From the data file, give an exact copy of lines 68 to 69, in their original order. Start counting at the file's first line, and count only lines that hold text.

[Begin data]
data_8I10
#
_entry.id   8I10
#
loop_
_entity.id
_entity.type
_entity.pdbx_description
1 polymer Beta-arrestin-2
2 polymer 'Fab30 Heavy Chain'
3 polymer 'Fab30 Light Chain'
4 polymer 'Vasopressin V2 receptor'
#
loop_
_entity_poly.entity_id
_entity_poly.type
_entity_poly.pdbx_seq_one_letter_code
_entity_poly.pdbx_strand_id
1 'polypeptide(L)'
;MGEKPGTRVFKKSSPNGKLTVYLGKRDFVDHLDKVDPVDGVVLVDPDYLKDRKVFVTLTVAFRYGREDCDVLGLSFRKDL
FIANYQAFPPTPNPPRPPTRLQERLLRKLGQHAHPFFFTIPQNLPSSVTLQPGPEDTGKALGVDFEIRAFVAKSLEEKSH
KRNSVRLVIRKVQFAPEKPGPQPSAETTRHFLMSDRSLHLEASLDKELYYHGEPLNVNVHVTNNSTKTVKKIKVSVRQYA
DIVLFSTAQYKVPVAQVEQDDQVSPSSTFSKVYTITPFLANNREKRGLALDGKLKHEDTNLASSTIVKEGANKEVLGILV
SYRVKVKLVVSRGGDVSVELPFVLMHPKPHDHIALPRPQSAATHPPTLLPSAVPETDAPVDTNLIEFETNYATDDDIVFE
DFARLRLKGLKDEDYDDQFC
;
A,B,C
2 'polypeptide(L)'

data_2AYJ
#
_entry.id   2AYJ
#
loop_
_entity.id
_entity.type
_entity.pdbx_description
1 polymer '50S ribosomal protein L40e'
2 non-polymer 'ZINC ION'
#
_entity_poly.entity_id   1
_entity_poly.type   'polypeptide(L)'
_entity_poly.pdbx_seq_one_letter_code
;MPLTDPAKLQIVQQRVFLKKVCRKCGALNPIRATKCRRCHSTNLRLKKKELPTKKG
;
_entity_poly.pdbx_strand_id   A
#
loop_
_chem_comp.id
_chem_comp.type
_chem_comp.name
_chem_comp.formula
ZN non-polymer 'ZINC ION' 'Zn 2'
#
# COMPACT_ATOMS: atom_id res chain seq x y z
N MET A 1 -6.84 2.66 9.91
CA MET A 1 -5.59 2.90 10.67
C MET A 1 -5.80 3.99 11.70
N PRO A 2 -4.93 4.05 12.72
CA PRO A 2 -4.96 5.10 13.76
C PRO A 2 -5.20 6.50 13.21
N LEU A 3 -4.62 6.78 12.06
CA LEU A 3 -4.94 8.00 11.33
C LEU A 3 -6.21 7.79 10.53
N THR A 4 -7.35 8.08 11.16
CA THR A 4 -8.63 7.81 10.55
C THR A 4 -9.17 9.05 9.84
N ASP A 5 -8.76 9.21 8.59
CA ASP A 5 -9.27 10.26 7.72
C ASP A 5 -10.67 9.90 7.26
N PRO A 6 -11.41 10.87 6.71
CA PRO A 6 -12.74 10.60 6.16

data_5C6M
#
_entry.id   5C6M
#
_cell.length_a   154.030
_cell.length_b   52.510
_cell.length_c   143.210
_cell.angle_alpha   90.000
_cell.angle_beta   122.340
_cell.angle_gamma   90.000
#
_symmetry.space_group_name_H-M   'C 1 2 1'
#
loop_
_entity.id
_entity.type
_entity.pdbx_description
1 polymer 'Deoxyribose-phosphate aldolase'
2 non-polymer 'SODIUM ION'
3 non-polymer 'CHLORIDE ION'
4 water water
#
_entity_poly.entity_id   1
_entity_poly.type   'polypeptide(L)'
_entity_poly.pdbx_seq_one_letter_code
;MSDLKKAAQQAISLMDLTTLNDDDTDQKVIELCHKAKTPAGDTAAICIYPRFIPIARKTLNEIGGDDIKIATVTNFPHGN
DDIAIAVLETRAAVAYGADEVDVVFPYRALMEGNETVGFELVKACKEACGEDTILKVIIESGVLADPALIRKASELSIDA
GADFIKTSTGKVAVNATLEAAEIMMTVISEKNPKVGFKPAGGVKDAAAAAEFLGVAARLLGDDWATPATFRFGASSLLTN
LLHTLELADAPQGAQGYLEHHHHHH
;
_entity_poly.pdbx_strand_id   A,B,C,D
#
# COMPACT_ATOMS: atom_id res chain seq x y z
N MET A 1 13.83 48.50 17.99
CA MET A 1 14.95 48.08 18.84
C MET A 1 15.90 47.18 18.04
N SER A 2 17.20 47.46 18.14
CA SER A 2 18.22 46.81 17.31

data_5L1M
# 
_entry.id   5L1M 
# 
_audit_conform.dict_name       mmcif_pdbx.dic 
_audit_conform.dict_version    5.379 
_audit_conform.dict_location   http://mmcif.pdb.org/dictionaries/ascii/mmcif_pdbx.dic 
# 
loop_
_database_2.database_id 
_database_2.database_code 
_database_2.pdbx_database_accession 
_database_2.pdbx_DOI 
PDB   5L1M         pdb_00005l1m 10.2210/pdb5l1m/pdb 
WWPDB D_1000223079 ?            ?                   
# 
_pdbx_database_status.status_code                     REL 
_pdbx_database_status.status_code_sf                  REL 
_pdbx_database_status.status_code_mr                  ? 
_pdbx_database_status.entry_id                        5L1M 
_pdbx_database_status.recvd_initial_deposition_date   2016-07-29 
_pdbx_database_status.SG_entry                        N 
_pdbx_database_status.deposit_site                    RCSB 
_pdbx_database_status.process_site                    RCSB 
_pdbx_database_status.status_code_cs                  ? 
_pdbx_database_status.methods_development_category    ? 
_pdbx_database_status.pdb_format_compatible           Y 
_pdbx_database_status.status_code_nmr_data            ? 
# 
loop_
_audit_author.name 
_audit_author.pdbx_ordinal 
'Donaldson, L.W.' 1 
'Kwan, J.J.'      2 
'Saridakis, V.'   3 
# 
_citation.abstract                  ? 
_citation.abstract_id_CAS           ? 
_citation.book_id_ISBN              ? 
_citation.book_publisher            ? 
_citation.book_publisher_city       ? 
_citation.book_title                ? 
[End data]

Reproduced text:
CA ASP A 5 -9.27 10.26 7.72
C ASP A 5 -10.67 9.90 7.26